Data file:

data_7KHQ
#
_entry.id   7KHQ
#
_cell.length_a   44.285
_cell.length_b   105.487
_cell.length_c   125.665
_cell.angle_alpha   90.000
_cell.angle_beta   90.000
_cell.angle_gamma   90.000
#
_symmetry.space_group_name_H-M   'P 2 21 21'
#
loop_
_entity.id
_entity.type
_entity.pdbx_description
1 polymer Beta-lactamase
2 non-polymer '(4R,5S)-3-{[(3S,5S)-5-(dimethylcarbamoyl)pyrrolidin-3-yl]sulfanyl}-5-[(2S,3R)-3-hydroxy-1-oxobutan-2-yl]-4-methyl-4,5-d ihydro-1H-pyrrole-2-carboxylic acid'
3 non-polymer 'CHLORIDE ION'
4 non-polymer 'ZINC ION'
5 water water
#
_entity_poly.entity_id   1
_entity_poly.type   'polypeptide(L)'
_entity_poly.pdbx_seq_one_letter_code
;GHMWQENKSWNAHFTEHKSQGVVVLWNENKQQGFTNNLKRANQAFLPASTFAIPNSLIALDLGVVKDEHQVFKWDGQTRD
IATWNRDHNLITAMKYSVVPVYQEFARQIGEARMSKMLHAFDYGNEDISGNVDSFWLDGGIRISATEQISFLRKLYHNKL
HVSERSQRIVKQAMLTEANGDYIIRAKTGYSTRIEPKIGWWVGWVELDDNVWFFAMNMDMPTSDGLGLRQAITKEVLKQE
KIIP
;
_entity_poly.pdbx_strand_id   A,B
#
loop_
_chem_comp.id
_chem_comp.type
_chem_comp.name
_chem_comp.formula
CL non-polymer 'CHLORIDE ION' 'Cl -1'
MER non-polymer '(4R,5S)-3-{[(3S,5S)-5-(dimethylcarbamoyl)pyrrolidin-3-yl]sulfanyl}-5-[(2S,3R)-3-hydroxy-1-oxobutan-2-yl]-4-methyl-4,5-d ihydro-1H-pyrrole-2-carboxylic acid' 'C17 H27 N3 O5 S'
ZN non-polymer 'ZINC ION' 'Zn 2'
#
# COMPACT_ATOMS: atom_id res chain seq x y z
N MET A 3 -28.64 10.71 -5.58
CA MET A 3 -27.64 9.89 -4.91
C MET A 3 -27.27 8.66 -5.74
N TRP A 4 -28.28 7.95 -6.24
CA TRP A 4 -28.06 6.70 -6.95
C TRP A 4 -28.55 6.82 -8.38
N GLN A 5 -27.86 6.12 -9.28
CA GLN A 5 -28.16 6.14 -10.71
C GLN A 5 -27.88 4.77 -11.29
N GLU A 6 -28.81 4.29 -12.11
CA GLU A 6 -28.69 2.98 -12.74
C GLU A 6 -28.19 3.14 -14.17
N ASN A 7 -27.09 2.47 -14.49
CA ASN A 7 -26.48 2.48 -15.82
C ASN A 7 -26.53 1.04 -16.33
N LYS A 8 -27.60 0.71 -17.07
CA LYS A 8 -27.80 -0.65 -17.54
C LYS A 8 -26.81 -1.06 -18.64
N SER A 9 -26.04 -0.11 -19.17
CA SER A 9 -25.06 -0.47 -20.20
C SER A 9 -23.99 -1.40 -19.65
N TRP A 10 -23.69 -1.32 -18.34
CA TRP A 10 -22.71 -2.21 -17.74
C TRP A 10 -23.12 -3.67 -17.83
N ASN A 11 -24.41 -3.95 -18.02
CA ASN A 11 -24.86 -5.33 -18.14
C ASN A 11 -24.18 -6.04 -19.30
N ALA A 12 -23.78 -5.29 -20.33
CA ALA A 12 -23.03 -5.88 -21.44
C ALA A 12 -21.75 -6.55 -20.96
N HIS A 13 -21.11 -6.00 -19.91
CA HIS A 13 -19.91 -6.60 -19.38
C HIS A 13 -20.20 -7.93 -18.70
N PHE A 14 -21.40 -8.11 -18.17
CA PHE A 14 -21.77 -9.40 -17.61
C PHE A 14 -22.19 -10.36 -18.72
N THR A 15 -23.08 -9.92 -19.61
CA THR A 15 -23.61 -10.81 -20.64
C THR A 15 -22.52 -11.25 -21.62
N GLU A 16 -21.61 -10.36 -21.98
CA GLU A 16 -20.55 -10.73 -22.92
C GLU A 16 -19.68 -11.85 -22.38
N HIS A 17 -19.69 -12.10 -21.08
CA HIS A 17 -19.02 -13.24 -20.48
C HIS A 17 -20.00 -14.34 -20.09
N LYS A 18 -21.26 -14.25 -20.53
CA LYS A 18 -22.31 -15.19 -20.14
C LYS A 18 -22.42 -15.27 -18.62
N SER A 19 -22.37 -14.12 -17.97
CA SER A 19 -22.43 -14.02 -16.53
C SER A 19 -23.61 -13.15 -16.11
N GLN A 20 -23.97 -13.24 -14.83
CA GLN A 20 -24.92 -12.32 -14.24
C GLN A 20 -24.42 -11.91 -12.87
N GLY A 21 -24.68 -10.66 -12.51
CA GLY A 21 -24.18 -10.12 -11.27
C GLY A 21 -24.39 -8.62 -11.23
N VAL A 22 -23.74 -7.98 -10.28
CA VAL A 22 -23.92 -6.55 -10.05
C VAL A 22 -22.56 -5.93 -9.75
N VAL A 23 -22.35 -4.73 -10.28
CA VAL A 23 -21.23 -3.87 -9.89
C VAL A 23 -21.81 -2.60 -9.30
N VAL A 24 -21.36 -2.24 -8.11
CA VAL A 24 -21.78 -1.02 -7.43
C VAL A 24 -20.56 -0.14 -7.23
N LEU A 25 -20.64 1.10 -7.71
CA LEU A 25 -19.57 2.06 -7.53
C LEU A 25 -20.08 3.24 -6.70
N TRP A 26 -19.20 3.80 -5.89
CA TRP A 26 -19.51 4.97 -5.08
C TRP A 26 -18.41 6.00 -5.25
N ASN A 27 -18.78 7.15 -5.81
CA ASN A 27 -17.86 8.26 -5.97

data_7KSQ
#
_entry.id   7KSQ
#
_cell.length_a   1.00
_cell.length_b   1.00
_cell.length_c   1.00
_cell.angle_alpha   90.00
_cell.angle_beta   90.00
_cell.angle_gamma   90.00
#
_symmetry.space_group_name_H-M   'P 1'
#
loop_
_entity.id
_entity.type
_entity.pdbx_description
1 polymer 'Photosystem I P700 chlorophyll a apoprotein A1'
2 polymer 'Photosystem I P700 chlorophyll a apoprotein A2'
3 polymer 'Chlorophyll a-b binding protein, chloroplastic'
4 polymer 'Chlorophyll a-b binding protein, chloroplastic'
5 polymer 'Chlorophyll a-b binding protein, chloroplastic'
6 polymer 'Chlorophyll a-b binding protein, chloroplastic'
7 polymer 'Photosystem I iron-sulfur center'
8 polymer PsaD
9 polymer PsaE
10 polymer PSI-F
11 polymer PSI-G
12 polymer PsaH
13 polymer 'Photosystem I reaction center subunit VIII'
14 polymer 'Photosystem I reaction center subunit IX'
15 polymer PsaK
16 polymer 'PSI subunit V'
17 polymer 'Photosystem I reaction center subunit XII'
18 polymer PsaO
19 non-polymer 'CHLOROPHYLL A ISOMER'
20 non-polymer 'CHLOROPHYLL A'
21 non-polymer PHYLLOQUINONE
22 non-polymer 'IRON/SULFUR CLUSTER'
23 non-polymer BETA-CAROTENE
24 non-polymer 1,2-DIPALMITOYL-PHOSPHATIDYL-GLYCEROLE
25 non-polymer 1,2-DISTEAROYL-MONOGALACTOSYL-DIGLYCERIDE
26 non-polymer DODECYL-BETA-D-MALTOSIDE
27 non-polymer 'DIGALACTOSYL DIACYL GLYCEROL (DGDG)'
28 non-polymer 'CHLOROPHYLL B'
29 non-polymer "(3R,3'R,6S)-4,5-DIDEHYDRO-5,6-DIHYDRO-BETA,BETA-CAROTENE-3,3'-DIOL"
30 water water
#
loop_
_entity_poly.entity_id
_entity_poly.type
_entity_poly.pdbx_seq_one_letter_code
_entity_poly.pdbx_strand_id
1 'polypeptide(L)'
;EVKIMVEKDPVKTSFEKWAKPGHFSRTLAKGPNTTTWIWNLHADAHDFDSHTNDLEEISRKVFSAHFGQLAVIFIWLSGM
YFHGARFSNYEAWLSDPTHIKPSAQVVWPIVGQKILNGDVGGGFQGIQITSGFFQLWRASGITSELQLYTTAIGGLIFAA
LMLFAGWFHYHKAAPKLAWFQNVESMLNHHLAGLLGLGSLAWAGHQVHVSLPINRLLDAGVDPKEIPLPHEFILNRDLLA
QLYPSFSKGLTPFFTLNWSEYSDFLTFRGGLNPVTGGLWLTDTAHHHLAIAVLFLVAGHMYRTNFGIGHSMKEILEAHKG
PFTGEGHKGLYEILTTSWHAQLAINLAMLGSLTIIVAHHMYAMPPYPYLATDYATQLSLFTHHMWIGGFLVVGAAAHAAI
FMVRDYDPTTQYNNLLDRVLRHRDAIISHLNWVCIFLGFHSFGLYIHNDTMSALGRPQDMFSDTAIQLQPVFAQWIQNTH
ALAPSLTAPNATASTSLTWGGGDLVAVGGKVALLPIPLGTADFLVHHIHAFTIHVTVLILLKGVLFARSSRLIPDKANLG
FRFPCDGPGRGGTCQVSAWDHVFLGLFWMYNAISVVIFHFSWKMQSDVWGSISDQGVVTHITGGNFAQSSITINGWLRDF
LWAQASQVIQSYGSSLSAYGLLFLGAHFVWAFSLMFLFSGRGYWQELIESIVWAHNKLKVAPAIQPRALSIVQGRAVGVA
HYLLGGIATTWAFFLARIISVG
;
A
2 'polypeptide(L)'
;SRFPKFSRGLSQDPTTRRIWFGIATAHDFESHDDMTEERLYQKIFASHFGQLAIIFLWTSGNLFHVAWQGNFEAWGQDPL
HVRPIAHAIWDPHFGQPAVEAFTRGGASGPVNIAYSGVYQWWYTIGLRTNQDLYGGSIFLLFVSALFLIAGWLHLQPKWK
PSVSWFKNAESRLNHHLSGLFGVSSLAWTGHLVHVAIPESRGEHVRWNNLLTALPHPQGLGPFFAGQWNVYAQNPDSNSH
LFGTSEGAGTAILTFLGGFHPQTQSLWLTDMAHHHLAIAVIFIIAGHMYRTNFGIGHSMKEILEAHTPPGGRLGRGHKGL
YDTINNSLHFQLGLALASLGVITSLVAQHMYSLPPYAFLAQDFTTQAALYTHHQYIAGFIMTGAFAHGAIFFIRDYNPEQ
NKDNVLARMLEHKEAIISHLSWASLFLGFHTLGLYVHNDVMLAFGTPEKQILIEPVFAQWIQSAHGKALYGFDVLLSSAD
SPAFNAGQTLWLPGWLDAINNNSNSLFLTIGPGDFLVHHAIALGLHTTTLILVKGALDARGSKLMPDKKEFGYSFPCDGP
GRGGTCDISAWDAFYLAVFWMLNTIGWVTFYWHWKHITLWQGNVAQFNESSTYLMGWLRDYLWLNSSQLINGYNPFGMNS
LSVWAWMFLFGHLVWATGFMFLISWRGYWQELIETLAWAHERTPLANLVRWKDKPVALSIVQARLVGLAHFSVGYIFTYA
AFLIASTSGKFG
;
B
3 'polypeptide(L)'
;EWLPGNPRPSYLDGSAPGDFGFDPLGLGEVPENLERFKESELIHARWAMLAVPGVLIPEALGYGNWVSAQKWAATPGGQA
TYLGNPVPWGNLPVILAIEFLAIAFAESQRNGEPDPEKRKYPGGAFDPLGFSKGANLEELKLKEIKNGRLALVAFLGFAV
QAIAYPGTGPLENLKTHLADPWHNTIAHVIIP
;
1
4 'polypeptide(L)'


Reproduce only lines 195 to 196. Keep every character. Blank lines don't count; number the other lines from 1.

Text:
;
B